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      The PI3K pathway in human disease

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          Abstract

          Phosphoinositide 3-kinase (PI3K) activity is stimulated by diverse oncogenes and growth factor receptors, and elevated PI3K signaling is considered a hallmark of cancer. Many PI3K pathway-targeted therapies have been tested in oncology trials, resulting in regulatory approval of one isoform-selective inhibitor (idelalisib) for treatment of certain blood cancers, and a variety of other agents at different stages of development. In parallel to PI3K research by cancer biologists, investigations in other fields have uncovered exciting and often unpredicted roles for PI3K catalytic and regulatory subunits in normal cell function and in disease. Many of these functions impinge upon oncology by influencing the efficacy and toxicity of PI3K-targeted therapies. Here we provide a perspective on the roles of class I PI3Ks in the regulation of cellular metabolism and in immune system functions, two topics closely intertwined with cancer biology. We also discuss recent progress developing PI3K-targeted therapies for treatment of cancer and other diseases.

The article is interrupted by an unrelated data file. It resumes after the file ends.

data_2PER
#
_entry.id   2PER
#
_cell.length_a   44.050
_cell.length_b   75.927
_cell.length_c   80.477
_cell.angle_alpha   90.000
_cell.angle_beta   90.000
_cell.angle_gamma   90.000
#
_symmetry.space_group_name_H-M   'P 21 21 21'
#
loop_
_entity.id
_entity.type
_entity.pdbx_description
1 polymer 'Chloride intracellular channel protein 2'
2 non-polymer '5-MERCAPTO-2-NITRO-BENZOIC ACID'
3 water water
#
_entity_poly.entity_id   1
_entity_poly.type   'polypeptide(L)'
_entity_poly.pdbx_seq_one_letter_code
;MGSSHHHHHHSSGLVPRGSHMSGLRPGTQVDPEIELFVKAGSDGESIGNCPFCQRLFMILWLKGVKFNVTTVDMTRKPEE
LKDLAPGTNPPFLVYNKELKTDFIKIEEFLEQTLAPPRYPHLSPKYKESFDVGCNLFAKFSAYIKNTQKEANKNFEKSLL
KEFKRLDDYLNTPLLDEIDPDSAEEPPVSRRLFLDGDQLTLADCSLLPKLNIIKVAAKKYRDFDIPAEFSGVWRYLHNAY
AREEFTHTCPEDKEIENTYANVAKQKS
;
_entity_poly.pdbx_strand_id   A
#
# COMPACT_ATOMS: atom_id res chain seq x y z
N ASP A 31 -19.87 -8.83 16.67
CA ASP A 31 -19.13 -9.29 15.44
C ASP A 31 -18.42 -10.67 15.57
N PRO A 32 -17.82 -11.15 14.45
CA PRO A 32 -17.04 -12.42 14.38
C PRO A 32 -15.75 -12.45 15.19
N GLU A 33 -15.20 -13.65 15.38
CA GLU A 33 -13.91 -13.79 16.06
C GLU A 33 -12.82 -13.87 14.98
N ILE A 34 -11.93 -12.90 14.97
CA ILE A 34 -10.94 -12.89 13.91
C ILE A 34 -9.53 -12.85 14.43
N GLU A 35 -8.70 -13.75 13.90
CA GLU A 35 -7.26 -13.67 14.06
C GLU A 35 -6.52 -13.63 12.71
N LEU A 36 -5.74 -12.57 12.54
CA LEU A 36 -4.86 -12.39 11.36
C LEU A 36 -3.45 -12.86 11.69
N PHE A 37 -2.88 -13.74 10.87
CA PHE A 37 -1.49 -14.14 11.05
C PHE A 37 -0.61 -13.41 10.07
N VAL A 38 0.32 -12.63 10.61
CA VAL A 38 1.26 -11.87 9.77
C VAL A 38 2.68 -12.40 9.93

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          Author and article information

          Journal
          0413066
          2830
          Cell
          Cell
          Cell
          0092-8674
          1097-4172
          15 August 2017
          10 August 2017
          10 August 2018
          : 170
          : 4
          : 605-635
          Affiliations
          [1 ]Department of Molecular Biology & Biochemistry, University of California, Irvine, Irvine, CA 92697-3900 USA
          [2 ]Meyer Cancer Center, Weill Cornell Medical College, 413 E. 69 th Street, New York, NY 10021
          [3 ]Oncology R&D Group, Pfizer Worldwide Research and Development, 10646/CB4 Science Center Drive, San Diego, CA 92121
          Author notes
          [* ]Address correspondence to: David A. Fruman, University of California, Irvine, 3242 McGaugh Hall, Irvine, CA 92697-3900; phone: (949) 824-1947; fax: (949) 824-8551; dfruman@ 123456uci.edu
          Article
          PMC5726441 PMC5726441 5726441 nihpa895027
          10.1016/j.cell.2017.07.029
          5726441
          28802037
          81db4488-64cd-44dd-ac1d-9c7b845bd8a3
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